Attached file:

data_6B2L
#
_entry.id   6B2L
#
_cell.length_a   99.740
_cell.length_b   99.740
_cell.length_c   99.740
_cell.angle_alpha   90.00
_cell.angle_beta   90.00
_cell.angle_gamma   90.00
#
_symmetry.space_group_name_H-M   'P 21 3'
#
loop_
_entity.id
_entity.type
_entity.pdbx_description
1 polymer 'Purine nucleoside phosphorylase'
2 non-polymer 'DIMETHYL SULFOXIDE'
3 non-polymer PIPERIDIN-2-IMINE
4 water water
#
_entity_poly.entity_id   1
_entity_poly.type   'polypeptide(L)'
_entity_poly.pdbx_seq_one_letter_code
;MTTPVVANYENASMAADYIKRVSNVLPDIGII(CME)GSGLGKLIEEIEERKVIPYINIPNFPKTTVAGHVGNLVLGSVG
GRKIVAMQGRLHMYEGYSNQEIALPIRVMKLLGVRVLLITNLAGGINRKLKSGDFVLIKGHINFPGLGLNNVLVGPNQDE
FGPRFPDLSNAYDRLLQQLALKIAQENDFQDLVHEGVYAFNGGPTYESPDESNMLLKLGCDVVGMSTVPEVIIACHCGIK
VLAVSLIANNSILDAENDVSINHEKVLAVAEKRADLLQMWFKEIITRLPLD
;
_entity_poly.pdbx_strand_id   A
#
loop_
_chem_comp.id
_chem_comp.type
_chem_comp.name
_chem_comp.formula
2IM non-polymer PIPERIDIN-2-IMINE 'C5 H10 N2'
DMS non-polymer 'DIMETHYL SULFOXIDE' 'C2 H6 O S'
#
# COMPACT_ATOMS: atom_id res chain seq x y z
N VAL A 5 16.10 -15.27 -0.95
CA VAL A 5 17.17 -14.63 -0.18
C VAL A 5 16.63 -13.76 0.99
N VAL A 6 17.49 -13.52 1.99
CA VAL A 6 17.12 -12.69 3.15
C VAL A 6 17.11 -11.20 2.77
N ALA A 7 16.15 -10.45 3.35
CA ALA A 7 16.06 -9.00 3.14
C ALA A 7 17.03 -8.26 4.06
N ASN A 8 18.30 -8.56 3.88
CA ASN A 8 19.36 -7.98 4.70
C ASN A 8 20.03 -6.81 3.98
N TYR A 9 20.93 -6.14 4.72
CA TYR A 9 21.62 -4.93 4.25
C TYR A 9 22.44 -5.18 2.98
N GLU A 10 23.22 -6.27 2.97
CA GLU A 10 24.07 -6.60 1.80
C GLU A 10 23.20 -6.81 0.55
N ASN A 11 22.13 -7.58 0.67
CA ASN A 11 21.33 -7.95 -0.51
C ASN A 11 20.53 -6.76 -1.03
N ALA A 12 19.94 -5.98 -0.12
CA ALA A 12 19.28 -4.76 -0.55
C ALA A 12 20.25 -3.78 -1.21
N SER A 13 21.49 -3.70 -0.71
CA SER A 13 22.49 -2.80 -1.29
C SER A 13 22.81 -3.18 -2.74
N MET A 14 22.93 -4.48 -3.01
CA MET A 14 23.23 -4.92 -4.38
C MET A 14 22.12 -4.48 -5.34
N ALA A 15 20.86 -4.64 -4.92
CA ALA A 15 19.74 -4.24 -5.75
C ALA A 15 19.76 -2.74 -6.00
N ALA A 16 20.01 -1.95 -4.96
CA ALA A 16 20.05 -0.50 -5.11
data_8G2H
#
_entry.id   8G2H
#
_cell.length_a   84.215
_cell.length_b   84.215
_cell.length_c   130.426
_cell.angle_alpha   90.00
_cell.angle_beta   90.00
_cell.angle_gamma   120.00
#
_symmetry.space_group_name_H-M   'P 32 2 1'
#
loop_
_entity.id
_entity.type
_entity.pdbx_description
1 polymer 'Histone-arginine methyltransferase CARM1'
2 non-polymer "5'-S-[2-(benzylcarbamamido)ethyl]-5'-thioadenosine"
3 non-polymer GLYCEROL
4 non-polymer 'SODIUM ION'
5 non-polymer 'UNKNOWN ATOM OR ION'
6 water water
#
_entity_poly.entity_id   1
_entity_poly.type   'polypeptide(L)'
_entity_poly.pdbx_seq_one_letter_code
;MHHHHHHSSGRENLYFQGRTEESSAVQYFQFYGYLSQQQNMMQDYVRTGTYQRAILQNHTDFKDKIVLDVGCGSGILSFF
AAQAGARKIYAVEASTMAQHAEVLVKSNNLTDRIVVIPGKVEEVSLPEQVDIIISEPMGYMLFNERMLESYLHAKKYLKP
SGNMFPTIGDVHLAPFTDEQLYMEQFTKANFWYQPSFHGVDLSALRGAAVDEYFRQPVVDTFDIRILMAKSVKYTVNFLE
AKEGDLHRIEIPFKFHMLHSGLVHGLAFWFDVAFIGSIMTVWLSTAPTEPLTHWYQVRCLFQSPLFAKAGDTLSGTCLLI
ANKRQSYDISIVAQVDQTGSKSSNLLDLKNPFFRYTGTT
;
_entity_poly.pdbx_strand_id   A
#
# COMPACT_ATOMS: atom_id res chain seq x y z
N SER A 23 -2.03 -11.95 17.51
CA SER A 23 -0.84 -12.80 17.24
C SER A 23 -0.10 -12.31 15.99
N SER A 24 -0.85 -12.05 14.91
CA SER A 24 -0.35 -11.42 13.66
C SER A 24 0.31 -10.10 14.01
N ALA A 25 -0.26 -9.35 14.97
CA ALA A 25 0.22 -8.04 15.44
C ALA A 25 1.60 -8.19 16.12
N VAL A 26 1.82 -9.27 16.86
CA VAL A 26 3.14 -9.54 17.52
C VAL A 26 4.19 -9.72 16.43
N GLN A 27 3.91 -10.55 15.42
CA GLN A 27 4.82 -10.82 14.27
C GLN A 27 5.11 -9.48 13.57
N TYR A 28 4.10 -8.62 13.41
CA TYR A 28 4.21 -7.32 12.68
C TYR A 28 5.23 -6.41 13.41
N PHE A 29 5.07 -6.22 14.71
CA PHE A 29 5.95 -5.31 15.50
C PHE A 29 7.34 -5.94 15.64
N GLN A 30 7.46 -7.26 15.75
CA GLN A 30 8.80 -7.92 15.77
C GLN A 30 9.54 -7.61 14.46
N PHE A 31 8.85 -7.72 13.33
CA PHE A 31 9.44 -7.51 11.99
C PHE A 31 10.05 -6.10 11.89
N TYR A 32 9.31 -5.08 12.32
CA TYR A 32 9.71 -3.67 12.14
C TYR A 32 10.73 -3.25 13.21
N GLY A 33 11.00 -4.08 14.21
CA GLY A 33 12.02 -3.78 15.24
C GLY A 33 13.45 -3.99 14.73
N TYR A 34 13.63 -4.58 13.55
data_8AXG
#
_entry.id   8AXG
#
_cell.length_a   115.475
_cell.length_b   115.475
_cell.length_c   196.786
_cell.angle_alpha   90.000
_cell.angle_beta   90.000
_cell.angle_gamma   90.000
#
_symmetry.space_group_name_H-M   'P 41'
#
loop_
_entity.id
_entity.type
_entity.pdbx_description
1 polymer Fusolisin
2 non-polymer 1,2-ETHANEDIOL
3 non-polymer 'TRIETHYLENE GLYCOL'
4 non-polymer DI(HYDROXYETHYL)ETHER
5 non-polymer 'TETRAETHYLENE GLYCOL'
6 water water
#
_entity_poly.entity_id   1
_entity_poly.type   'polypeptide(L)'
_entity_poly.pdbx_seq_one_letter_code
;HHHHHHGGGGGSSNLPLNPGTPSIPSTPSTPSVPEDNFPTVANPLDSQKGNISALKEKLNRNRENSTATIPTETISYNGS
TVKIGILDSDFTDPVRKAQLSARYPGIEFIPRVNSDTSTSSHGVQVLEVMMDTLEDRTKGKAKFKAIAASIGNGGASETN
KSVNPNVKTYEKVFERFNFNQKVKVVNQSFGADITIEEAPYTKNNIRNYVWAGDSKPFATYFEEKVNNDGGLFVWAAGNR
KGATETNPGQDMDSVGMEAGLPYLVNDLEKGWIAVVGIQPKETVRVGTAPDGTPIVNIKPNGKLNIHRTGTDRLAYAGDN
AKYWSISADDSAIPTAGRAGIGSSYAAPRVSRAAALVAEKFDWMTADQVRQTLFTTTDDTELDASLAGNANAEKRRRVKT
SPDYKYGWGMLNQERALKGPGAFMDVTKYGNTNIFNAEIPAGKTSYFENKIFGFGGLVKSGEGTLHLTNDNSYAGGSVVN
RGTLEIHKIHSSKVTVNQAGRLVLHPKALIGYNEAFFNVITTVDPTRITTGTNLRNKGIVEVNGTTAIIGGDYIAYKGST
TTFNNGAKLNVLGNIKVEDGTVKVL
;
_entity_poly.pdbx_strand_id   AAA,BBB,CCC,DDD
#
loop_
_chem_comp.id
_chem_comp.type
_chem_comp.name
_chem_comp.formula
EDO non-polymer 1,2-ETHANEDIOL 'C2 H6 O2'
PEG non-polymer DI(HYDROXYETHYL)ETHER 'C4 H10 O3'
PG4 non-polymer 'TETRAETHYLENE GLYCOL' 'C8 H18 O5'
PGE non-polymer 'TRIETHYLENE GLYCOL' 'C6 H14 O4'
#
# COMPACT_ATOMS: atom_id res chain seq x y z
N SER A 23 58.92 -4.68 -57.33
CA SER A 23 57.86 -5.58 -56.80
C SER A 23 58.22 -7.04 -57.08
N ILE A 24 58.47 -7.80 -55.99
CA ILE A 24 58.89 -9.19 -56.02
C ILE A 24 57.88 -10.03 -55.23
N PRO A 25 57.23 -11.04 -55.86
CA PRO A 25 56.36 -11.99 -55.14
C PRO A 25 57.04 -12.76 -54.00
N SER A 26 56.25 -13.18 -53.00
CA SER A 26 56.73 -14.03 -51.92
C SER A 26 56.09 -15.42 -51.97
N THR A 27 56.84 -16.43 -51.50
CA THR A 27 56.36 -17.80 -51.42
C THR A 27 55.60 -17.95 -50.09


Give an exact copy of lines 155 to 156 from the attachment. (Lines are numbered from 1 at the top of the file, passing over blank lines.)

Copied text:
_cell.angle_beta   90.000
_cell.angle_gamma   90.000